The starting point is defining obesity. What is normal weight, overweight and obese and how are they defined and measured?

Obesity is measured by Body Mass Index (BMI), which attempts to make an estimate about body fat based on a person’s weight and height.

**The Formula: BMI = Weight (lb) / (Height (in) x Height (in)) x 703**

This means: Weight is divided by Height squared; that result is then multiplied by 703.

For example: someone 6 feet tall (72 inches) and weighing 200 pounds will have a BMI of 27.1 based on the formula:

- First square height. 72*72 = 5,184
- Divide by weight by height squared: 200/5,184 = .0385
- Then multiple by 703. = 27.

For example: someone 5 feet tall (60 inches) weighing 100 pounds will have a BMI of 18.9:

1. Square height 60*60 = 3600

2. Divide weight by height squared: 100/3600 = .027

3. Multiple by 703. = 18.9

The Body Mass Index is divided into categories:

· Underweight BMI is less than 18.5

· Normal weight is a BMI between 18.5 and 24.9

· Overweight is a BMI between 25 and 29.9

· Obesity is measured as a BMI of 30 or greater

Obesity can be divided into three categories (although there is not agreement on the English descriptors):.

· Moderately obese is a BMI between 30 and 34.9

· Extremely obese is a BMI between 35 and 39.9

· Morbidly obese is measured as a BMI of 40 or above

So someone 6 feet tall weighing 200 pounds would be categorized as overweight, and 5 feet tall and weighing 100 pounds would be categorized as normal weight.

Two questions come to mind. One is whether these dividing points are objective. For example, why is someone 5 feet tall and weighing 100 pounds not underweight? Who decided that cut-point? Or why is someone 6 feet tall and weighing 200 pounds overweight? I do not know the basis for these cut-points.

I can tell you, however, that at one time the 6 foot tall person weighing 200 pounds was categorized in the normal weight range. Until 1998, overweight started with a BMI of 27.8, but then the overweight BMI cut-point was changed to conform with the World Health Organization’s definition. The new (and still current) cut-point was lowered from a BMI 27.8 to a BMI 25. Under the old measure, the 6 foot person weighing 200 pounds was categorized as normal weight; after 1998, that person was categorized as overweight. Similarly, someone 5 feet, 4 inches and weighing 155 pounds was considered normal before 1998. Afterward, that person was overweight. According the Washington Post, an estimated 29 million Americans considered normal weight before the change became redefined as overweight afterward (http://www.washingtonpost.com/wp-srv/style/guideposts/fitness/optimal.htm)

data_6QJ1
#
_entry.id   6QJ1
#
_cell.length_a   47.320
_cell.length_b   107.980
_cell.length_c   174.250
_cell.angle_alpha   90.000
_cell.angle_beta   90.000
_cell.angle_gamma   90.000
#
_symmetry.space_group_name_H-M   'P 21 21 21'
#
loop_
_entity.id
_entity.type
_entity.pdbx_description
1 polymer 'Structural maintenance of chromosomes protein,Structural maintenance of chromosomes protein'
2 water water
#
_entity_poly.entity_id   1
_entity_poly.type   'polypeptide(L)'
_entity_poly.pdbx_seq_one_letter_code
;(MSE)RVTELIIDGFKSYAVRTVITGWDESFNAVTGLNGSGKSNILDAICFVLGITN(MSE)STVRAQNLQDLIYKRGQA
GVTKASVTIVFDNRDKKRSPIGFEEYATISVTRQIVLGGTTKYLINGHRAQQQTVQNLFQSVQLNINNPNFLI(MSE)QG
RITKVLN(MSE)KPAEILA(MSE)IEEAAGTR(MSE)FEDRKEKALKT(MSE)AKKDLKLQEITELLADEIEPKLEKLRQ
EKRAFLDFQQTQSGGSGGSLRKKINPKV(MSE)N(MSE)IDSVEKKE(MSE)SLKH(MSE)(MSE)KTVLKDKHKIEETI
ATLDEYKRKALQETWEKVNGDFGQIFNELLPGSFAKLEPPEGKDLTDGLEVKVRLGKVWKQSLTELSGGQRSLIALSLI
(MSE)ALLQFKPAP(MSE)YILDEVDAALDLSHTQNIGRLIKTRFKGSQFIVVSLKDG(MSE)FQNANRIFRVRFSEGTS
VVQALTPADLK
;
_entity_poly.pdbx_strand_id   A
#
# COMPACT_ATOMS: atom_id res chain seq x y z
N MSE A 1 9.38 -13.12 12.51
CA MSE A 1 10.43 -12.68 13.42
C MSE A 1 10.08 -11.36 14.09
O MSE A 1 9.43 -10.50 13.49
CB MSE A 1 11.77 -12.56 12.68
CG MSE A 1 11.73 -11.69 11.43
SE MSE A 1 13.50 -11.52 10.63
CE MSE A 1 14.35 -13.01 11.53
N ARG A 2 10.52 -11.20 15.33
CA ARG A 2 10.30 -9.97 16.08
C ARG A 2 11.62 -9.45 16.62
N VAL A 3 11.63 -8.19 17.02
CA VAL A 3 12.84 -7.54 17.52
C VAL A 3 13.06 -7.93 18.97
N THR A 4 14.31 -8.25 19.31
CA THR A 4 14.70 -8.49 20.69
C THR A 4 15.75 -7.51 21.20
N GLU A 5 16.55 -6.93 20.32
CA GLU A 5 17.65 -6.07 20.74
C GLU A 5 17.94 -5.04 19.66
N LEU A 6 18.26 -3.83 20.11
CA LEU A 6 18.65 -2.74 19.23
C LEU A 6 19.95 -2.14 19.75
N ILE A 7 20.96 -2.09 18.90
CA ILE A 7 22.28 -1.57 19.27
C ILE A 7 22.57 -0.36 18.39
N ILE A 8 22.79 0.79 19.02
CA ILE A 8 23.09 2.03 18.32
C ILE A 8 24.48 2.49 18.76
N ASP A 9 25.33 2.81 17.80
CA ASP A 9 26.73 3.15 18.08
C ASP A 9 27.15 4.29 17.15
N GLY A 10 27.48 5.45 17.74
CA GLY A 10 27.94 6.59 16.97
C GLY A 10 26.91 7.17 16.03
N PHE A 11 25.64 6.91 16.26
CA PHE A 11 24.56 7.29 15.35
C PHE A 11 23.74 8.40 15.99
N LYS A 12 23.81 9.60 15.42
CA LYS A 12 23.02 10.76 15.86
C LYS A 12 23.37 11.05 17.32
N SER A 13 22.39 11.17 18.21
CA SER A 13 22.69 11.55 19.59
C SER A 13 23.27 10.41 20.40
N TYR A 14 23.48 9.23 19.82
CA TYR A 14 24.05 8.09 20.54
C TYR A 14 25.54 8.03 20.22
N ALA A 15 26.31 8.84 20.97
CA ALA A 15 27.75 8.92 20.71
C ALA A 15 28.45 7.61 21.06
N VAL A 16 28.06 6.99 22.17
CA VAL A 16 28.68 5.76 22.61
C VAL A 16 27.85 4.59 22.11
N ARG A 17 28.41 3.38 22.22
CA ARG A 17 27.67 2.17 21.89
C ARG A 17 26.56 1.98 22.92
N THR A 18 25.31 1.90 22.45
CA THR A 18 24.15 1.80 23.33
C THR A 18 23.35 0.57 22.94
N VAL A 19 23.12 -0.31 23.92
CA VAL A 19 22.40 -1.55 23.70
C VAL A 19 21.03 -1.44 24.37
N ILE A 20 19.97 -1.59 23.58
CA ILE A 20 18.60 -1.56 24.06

The second question is the validity of the measure. Is this height/weight a good indication of excess fat? The problem is that muscle mass and bone density are factors not accounted for in this simple weight/height BMI formula. Athletes with substantial muscle mass might be counted as overweight or moderately obese even though they have very little fat. There is also some concern that men and women are measured by the same formula.

The BMI has the advantage of being easy to calculate and is used extensively around the world. The BMI is comparable whether a country uses pounds or kilograms (the formula is slightly different but the results are comparable). So, despite is flaws, it is the measure of choice. While the BMI is measured in the same way each time, and thus is reliable, the category of overweight has changed. Research that uses the BMI numbers will have no difficulty with reliability, but research that focuses on the **category of overweight** will likely show an increase after 1998. A trend line of overweight people should show an increase after the definition was changed. Measures of the **overweight category** will not be comparable before and after 1998: it is an apples to oranges comparison.